“Art, Culture and Chinese Characters” Lecture by Prof. Zhou Bin was Held
November 10, 2018
On the morning of November 10th, 2018 (EST), upon the invitation of the New York University Steinhardt School of Culture, Education and Human Development, Professor Zhou Bin delivered a lecture on teaching Chinese calligraphy as part of art and culture-oriented Chinese language education for international students. Lecture attendees included postgraduates from New York University (NYU), Chinses language teachers in the US, and the experts and scholars from the United Nations, Yale University, Columbia University and Parsons School of Design. Mr. Zhou is currently Professor and Doctoral Advisor of USC-SJTU Institute of Cultural and Creative Industry, and Director of Chinese Calligraphy Culture Education and Communication Center. Robin Harvey, Director of NYU's Project for Developing Chinese Language Teachers, introduced Professor Zhou to the audience. Roy Ye of Junior United Nations of Calligraphy, on behalf of Professor Zhou, presented to Ms. Harvey as a gift a set of books on the culture of Chinese calligraphy, titled Seasonal Weather with Gentle Breeze and Timely Rain - Four Seasons. The books, of which Professor Zhou is the Editor-in-Chief and Roy Ye the Deputy Editor-in-Chief, will be educational materials for postgraduates at the university. Dr. Frank Lixing Tang, a senior professor at NYU, made a detailed introduction on Professor Zhou's work on cross-culture research, which sparked great enthusiasm in the audience.
Once a visiting scholar under Dr. Tang at NYU, Professor Zhou later on became the calligraphy teacher of Mr. Ban Ki-moon, former Secretary-General of the United Nations. Over the years, Professor Zhou has been promoting Chinese culture internationally through Chinese calligraphy. Facilitated by his knowledge of cross-cultural psychology, he has enhanced cultural exchange between the East and the West through Chinese calligraphy.
In this lecture themed "Art, Culture and Chinese Characters", Professor Zhou elaborated on the art of Chinese characters and Chinese language education, and presented the richness of Chinese culture to the audience in easy language.
"Chinese calligraphy is not only an art of writing, but also an art to express fine feelings with beautiful lines; and as a cultural concept, it needs to stay in tune with the times. That's the only way for it be to widely accepted around the world." Professor Zhou illustrated his point by referring to his new books, Seasonal Weather with Gentle Breeze and Timely Rain - Four Seasons, "A good cross-cultural course book for international students must contain broad information and cover diverse cultural values. The author creates a pleasant experience for learners to acquire cultural knowledge and elevate to a higher spiritual level without their deliberately seeking it..." Professor Zhou condensed five years' teaching experience in various countries and his research results on cross-cultural psychology into this set of books. As commented by Mr. Ban Ki-moon, former Secretary-General of the UN and Chairman of the Boao Forum for Asia, "Seasonal Weather with Gentle Breeze and Timely Rain by Professor Zhou are valuable books that inspire people around the world to learn calligraphy and cultures."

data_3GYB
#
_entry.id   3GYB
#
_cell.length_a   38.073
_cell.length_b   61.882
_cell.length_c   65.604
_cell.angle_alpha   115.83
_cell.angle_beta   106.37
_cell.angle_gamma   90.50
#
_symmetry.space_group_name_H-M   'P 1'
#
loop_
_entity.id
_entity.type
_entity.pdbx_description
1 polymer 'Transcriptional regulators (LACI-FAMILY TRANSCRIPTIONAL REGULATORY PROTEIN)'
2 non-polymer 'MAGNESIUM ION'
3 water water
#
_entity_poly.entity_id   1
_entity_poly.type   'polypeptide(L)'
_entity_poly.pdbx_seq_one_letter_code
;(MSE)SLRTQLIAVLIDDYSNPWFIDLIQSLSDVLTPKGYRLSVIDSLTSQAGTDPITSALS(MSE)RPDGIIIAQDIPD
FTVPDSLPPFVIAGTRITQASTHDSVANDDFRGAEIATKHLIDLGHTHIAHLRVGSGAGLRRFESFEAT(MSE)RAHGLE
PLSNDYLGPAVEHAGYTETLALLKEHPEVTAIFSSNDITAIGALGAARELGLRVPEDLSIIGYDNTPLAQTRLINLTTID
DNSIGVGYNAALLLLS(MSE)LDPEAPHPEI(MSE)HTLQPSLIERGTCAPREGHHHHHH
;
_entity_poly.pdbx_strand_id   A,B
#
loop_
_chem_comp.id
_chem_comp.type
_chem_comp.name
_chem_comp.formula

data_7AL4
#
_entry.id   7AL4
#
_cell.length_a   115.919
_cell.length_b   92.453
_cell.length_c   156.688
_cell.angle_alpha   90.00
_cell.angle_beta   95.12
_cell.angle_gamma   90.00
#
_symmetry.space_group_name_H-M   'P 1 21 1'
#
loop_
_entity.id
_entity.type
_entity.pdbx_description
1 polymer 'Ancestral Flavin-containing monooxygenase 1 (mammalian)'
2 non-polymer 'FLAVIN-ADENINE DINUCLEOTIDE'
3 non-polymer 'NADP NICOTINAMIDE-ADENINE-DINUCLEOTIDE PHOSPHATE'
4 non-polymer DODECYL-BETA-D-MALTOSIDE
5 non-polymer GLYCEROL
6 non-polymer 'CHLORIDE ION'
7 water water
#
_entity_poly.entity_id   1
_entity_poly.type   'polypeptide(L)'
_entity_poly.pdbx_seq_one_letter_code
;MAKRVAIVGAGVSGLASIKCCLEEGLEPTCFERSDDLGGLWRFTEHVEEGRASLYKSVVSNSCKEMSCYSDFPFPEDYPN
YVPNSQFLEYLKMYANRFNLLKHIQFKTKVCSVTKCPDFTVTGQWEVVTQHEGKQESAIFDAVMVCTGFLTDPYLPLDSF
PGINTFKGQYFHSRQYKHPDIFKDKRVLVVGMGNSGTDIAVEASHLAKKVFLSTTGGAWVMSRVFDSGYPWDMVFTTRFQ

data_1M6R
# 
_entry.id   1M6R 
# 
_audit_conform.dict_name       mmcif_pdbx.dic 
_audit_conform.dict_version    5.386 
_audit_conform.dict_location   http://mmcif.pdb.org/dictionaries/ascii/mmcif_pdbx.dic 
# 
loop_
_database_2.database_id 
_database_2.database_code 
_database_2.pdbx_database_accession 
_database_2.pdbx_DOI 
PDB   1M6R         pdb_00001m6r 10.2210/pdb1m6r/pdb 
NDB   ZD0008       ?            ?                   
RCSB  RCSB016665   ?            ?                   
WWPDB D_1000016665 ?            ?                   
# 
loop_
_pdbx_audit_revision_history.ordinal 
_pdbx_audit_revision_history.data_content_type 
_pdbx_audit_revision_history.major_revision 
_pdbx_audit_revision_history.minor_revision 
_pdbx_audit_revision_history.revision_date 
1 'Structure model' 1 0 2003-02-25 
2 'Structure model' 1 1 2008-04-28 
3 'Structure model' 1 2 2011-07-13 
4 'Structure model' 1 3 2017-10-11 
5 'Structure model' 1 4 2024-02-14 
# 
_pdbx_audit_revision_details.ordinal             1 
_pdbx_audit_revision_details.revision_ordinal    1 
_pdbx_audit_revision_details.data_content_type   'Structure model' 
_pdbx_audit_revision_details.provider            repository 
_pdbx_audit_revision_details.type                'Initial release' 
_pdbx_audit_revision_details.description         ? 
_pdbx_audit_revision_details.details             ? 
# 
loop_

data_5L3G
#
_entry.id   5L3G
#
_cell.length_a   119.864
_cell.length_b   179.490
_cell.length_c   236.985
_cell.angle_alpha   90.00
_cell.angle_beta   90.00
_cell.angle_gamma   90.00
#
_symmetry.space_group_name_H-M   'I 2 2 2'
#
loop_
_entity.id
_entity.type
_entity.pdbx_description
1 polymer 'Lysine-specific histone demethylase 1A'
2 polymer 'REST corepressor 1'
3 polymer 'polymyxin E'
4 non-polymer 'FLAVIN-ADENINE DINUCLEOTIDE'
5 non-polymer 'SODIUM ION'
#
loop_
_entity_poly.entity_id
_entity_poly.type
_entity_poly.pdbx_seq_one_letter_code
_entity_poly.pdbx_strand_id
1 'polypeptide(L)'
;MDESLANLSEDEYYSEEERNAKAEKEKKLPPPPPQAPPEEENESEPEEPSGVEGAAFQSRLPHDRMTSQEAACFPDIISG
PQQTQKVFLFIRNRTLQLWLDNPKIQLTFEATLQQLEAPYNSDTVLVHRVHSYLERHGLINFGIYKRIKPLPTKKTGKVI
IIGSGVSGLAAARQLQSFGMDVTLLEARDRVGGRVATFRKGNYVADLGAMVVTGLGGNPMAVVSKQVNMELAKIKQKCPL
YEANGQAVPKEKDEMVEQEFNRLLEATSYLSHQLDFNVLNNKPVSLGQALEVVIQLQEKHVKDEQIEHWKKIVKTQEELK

"A person's writing reflects his personality." In the lecture, Professor Zhou analyzed personalities and temperaments reflected by different writing styles from a psychological point of view. He also suggested tailoring cross-cultural education for students with different characters to effect accurate cultural communication and interaction, to which experts at the lecture unanimously agreed. Moreover, Professor Zhou's witty explanations of difficult concepts made the whole lecture very enjoyable.
At the end of the lecture, Professor YU Erke, a renowned calligrapher based in the US, delivered his unique perspectives, "This fabulous cross-cultural lecture broke down cultural and geographical barriers. Professor Zhou has made admirable achievements in his cross-cultural and interdisciplinary work. We have reasons to believe that those achievements will push back the frontiers of Chinese calligraphy which will play a more significant role in the teaching of Chinese and promotion of Chinese culture internationally."